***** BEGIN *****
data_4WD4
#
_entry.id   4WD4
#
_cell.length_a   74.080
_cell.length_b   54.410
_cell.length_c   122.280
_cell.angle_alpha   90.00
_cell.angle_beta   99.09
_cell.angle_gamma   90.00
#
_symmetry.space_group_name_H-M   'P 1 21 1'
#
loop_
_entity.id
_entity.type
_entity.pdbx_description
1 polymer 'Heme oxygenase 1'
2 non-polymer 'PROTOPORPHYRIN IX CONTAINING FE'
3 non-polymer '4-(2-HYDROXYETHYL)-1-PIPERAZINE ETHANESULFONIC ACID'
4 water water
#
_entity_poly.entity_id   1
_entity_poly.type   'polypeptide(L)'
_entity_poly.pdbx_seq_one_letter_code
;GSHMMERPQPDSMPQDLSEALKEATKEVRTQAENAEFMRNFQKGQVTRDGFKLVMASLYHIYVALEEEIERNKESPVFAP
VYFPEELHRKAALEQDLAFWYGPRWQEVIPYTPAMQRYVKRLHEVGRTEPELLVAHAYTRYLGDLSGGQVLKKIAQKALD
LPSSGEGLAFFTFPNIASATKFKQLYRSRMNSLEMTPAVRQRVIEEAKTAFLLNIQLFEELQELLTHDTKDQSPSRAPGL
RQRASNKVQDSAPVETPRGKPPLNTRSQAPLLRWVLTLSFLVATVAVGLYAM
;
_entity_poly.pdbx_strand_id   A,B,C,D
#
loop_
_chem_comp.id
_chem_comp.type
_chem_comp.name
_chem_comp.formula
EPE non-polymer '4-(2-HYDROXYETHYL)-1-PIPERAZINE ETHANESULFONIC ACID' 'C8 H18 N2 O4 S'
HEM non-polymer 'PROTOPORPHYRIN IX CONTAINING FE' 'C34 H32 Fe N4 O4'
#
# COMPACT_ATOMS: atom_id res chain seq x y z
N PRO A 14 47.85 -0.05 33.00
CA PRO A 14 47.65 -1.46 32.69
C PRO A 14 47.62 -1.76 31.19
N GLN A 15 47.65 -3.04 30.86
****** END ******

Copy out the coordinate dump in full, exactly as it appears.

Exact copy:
data_4WD4
#
_entry.id   4WD4
#
_cell.length_a   74.080
_cell.length_b   54.410
_cell.length_c   122.280
_cell.angle_alpha   90.00
_cell.angle_beta   99.09
_cell.angle_gamma   90.00
#
_symmetry.space_group_name_H-M   'P 1 21 1'
#
loop_
_entity.id
_entity.type
_entity.pdbx_description
1 polymer 'Heme oxygenase 1'
2 non-polymer 'PROTOPORPHYRIN IX CONTAINING FE'
3 non-polymer '4-(2-HYDROXYETHYL)-1-PIPERAZINE ETHANESULFONIC ACID'
4 water water
#
_entity_poly.entity_id   1
_entity_poly.type   'polypeptide(L)'
_entity_poly.pdbx_seq_one_letter_code
;GSHMMERPQPDSMPQDLSEALKEATKEVRTQAENAEFMRNFQKGQVTRDGFKLVMASLYHIYVALEEEIERNKESPVFAP
VYFPEELHRKAALEQDLAFWYGPRWQEVIPYTPAMQRYVKRLHEVGRTEPELLVAHAYTRYLGDLSGGQVLKKIAQKALD
LPSSGEGLAFFTFPNIASATKFKQLYRSRMNSLEMTPAVRQRVIEEAKTAFLLNIQLFEELQELLTHDTKDQSPSRAPGL
RQRASNKVQDSAPVETPRGKPPLNTRSQAPLLRWVLTLSFLVATVAVGLYAM
;
_entity_poly.pdbx_strand_id   A,B,C,D
#
loop_
_chem_comp.id
_chem_comp.type
_chem_comp.name
_chem_comp.formula
EPE non-polymer '4-(2-HYDROXYETHYL)-1-PIPERAZINE ETHANESULFONIC ACID' 'C8 H18 N2 O4 S'
HEM non-polymer 'PROTOPORPHYRIN IX CONTAINING FE' 'C34 H32 Fe N4 O4'
#
# COMPACT_ATOMS: atom_id res chain seq x y z
N PRO A 14 47.85 -0.05 33.00
CA PRO A 14 47.65 -1.46 32.69
C PRO A 14 47.62 -1.76 31.19
N GLN A 15 47.65 -3.04 30.86